RTC: But it did work, didn’t it? Big business got to gear up for a fictional coming war and the military got a huge boost.

GD: Ever heard of General Trudeau?

RTC: Oh yes, I knew him personally. What about him?

GD: He found out about Gehlen and bitched like hell about what he called a bunch of Nazis working for the CIA and inventing stories about fake invasion threats.

RTC: Now that’s something I didn’t know. You know they shipped him out of the European command and sent him to the Far East? Yes, and I met him when I was in Hawaii. I’m surprised they didn’t do to him what they did to George Patton. A convenient truck ran into his car and shut him up.

GD: Why?

RTC: George found out that the top brass was stealing gold from the salt mine and many generals and colonels were getting very rich. And then the accident and with George dead, they just went on stealing.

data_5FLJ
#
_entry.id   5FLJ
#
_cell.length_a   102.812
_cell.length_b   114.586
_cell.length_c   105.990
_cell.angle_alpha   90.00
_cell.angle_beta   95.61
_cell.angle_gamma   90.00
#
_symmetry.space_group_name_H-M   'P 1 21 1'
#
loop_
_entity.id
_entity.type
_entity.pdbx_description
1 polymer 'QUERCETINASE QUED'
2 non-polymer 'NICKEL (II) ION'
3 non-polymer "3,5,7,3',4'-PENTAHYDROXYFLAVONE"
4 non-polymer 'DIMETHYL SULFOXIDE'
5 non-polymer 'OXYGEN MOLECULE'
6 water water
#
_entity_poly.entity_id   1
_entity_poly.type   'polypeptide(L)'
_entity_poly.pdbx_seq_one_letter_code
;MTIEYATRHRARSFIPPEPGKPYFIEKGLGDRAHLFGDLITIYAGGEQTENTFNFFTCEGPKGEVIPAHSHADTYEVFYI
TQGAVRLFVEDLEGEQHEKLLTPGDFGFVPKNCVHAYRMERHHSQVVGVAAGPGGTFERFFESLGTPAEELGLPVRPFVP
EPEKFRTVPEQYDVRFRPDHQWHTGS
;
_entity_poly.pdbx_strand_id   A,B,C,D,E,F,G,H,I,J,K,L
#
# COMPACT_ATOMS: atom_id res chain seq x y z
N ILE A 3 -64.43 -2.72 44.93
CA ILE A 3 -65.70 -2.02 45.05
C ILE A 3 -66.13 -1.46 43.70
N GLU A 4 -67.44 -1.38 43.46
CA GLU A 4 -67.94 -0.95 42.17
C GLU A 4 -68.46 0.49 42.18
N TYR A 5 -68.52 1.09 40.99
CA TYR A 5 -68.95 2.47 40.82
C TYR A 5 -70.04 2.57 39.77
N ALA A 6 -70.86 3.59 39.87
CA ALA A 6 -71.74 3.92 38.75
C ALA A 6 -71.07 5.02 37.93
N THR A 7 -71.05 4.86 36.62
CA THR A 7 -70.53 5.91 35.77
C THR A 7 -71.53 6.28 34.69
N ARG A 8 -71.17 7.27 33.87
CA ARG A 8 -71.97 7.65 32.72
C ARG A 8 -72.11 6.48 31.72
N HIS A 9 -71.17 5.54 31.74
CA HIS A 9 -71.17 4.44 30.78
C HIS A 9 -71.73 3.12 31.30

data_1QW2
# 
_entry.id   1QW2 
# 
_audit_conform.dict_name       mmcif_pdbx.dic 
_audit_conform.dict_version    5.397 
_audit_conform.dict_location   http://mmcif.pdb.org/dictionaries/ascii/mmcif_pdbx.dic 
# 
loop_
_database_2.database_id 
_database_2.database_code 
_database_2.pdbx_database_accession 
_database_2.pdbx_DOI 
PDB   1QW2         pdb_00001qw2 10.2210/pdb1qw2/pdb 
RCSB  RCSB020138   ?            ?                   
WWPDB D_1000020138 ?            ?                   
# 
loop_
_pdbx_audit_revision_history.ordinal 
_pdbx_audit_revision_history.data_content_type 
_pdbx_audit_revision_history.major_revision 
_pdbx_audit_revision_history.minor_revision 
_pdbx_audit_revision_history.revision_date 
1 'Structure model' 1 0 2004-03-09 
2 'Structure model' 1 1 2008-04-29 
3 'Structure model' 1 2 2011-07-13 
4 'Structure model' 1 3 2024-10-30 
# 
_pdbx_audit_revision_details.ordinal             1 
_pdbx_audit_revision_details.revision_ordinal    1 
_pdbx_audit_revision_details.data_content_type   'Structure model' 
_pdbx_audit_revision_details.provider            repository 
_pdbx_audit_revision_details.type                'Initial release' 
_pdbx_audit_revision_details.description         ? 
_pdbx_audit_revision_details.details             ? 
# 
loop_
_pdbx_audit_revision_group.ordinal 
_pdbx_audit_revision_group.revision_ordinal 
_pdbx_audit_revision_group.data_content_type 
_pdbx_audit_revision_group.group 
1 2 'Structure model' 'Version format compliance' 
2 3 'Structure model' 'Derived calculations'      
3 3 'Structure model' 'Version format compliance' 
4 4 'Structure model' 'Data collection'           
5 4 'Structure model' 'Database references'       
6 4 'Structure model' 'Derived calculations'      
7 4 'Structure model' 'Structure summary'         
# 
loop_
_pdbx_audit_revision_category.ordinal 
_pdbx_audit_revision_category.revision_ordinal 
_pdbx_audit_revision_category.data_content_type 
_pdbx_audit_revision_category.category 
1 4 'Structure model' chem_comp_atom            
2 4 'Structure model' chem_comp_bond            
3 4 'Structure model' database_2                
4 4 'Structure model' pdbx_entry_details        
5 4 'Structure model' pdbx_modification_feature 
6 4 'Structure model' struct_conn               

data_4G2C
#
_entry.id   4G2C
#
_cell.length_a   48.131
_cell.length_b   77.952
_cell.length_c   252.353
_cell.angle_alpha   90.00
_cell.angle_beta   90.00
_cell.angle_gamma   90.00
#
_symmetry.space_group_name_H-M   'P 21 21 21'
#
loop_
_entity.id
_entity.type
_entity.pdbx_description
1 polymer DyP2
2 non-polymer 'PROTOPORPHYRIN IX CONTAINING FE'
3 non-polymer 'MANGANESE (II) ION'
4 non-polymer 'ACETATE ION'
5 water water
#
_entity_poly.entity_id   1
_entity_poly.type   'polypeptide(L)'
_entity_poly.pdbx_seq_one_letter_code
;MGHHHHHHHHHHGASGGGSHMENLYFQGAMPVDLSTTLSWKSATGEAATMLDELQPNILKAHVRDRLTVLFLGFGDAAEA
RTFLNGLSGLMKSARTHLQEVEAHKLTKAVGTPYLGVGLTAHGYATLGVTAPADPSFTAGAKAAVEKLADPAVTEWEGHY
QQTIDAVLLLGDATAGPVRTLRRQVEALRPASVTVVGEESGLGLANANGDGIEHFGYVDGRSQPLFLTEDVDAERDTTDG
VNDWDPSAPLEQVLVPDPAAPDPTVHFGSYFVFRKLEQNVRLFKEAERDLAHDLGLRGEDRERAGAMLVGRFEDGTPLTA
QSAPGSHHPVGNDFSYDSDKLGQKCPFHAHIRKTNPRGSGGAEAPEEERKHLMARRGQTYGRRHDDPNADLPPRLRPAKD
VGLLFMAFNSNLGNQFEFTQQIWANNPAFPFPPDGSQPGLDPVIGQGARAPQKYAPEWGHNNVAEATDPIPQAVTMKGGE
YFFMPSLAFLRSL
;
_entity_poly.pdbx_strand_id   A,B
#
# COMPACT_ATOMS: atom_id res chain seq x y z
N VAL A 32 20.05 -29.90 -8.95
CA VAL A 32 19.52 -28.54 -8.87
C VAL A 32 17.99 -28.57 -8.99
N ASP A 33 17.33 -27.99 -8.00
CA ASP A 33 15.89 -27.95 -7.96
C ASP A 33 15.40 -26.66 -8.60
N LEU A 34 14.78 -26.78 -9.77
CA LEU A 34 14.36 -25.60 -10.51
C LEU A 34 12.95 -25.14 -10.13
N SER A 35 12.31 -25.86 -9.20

GD: I can use that.

RTC: I can get you some paper on that out of my files. Patton was strange but one of our better generals. Lying thieves. Gold has a great attraction for people, I guess.

GD: A few years ago, one of your boys, Jimmy Atwood and I went down into Austria to dig up some Nazi gold. Atwood is a terrible asshole but very useful. I think he viewed me the same way. Anyway, we had a former SS officer and a Ukrainian camp guard along. What a wonderful adventure, Robert.

RTC: Were you successful? Treasure hunts rarely are.

GD: Oh, very. And we brought most of it back with us.

RTC: How ever did you get it through customs?

GD: Boat. Brought it in by boat. I’ll tell you about this some time. Did you ever hear about it?

RTC: No, I didn’t. Should I have?

GD: Probably a rogue operation. Two Limeys got knocked on the head and put over the side on the way to the Panama Canal but other than that, it was an uneventful trip.

RTC: Well, someday, I’ll discuss the Kennedy assassination and you can tell me about the gold hunt. Sounds fair?

GD: Oh yes, why not?